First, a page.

African experts positive there will be no more ICC withdrawals
THE HAGUE — The Africa Group for Justice and Accountability has imagined a positive future for the International Criminal Court (ICC), and predicted that no further countries will withdraw.
It emerged from the independent group of experts who met on Monday night that Justice Minister Michael Masutha’s visit to the ICC in The Hague last week was an encouraging sign that nothing was set in stone.
The five of 12 group members in attendance presented a united front at their Assembly of States Parties side-event, titled “Imagining the future of International Criminal Justice”. ICC president Silvia Fernández de Gurmendi sat in the front row. She assured that the court was in good health, doing the work for which it was created and demonstrating it could deliver “highquality justice”.
If Fernández de Gurmendi was to be believed, there was still an overall confidence in the court.
“The difficulties that we have encountered have generated an extraordinary outpouring of support in the last week, demonstrating that support for the court and for justice and accountability remains strong.”
The recent withdrawals of South Africa, The Gambia, and Burundi initially sparked fears of a domino effect by other African state parties.
However, many had since shaken the notion of a united continental front by affirming the role of the court, or believing there was space as a member to fix issues.
South Africa’s sudden notice to withdraw from the founding treaty of the ICC initially saddened former Constitutional Court justice Richard Goldstone.
But he said he was less pessimistic after hearing Masutha speaking about his visit.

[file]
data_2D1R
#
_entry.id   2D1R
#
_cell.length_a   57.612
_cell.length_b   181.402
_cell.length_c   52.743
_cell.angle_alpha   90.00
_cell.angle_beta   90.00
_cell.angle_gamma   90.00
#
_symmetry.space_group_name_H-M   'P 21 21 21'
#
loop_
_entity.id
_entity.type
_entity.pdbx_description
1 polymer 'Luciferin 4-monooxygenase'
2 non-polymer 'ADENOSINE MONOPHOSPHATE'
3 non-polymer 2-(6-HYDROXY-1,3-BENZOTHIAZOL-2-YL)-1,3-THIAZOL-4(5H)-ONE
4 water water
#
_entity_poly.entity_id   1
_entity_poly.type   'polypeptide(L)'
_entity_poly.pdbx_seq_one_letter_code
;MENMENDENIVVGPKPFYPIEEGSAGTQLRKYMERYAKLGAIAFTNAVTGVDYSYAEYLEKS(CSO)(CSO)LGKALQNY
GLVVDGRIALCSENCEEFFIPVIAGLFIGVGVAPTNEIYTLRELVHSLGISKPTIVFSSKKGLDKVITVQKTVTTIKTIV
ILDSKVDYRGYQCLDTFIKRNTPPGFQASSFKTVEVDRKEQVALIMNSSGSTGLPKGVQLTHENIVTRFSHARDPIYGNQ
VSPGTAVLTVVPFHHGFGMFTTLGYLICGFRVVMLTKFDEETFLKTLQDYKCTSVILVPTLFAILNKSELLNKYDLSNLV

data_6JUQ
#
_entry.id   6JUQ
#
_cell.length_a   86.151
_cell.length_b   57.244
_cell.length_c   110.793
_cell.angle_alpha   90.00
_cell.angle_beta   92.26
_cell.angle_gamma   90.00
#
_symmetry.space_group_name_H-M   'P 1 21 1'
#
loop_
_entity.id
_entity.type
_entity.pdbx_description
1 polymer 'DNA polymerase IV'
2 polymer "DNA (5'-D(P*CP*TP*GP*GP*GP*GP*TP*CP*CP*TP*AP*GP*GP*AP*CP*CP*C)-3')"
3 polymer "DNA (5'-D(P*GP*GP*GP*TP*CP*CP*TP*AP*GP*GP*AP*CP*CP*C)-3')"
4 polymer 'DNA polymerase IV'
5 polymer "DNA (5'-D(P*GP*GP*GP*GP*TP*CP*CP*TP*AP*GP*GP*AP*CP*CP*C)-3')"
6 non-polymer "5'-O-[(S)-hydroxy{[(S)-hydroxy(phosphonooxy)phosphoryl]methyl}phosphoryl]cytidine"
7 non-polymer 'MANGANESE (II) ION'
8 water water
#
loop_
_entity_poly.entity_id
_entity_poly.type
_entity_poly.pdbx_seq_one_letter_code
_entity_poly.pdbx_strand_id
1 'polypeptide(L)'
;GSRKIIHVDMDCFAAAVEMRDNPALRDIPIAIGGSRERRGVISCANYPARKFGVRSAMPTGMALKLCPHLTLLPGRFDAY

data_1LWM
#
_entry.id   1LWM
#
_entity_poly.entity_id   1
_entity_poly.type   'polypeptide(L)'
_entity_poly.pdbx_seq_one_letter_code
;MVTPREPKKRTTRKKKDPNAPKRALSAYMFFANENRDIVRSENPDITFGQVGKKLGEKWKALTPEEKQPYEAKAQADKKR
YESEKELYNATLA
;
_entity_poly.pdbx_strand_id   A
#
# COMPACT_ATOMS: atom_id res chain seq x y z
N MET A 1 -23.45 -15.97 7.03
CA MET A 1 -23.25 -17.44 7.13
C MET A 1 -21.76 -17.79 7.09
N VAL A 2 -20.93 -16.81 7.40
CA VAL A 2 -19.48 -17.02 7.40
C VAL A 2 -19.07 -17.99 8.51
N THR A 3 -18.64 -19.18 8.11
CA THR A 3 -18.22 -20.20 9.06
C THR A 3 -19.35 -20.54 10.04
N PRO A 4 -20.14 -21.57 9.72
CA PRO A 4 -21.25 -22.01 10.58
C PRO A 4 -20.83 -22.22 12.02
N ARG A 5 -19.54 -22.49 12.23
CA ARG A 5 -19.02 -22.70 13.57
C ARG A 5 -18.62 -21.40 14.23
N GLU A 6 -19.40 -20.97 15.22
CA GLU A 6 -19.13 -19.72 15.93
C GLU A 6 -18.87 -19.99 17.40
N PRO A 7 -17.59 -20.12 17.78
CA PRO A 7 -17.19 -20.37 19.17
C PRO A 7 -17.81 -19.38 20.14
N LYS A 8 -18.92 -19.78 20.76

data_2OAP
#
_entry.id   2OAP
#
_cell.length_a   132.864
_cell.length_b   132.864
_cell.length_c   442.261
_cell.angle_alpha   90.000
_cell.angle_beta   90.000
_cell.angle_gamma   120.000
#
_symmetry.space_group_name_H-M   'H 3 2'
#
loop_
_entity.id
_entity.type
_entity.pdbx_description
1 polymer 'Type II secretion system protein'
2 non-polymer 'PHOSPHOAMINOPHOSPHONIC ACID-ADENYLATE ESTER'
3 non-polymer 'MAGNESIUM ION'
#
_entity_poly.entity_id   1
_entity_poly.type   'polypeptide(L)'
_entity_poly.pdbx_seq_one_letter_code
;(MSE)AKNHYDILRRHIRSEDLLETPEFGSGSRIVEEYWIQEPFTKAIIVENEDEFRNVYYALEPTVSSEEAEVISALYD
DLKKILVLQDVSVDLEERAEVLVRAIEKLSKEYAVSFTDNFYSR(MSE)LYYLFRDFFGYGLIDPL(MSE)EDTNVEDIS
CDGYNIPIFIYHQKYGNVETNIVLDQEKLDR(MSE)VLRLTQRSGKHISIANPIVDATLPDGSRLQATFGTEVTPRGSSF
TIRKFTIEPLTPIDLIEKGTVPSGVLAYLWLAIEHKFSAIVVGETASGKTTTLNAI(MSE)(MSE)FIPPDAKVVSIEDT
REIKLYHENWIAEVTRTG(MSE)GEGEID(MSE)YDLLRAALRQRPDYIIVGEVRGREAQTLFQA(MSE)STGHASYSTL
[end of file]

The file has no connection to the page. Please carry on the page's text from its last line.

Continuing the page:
“It was a respectful meeting and a constructive meeting, perhaps not too optimistic, but at least there was a civil and respectful debate,” he told a full venue.
“As I understand it, the minister indicated that his timetable with a year to go, things could change.”
The group was set up a year ago to advance justice and accountability measures on the continent, and was tasked with enhancing co-operation between Africa and the court.
Hassan Jallow, a Gambian lawyer and jurist, revealed they had offered their services as mediators for finding a resolution in light of the withdrawals. “We can expect from now a better relationship,” he said, later adding “we stand here willing to find a solution”. He believed the ICC’s situation would not get worse. Botswana’s attorney general Athaliah Molokomme said justice and accountability would continue to dominate the continental discourse this year.
She was optimistic about the African State parties as long as dialogue remained open.
For dialogue to take place, there had to be respect, trust and mutual understanding, underlined Algerian diplomat Fatiha Serour.
Putting a positive spin on recent developments, she said: “The more concerns, and resistance and hesitation we have from some, the more resolve we have from others to actually pursue justice and accountability in Africa and other continents.”
Goldstone said South Africa’s case had raised “unusual and unique legal challenges,” which would be tested by the High Court in Johannesburg in December. “What is being sought is an order compelling the South African government to withdraw their withdrawal and to give appropriate notice.”
However, he believed such an order would not result in government being thwarted in leaving the Rome Statute, but delay it at most.
This was in light of a bill before Parliament for the repeal of domestic legislation incorporating the provisions of the Rome Statute. “I think we are in for a fairly extended period of debate in South Africa in respect of the courts and in respect of Parliament. There is a lot of water yet to flow under the bridge in the meantime.” — AFP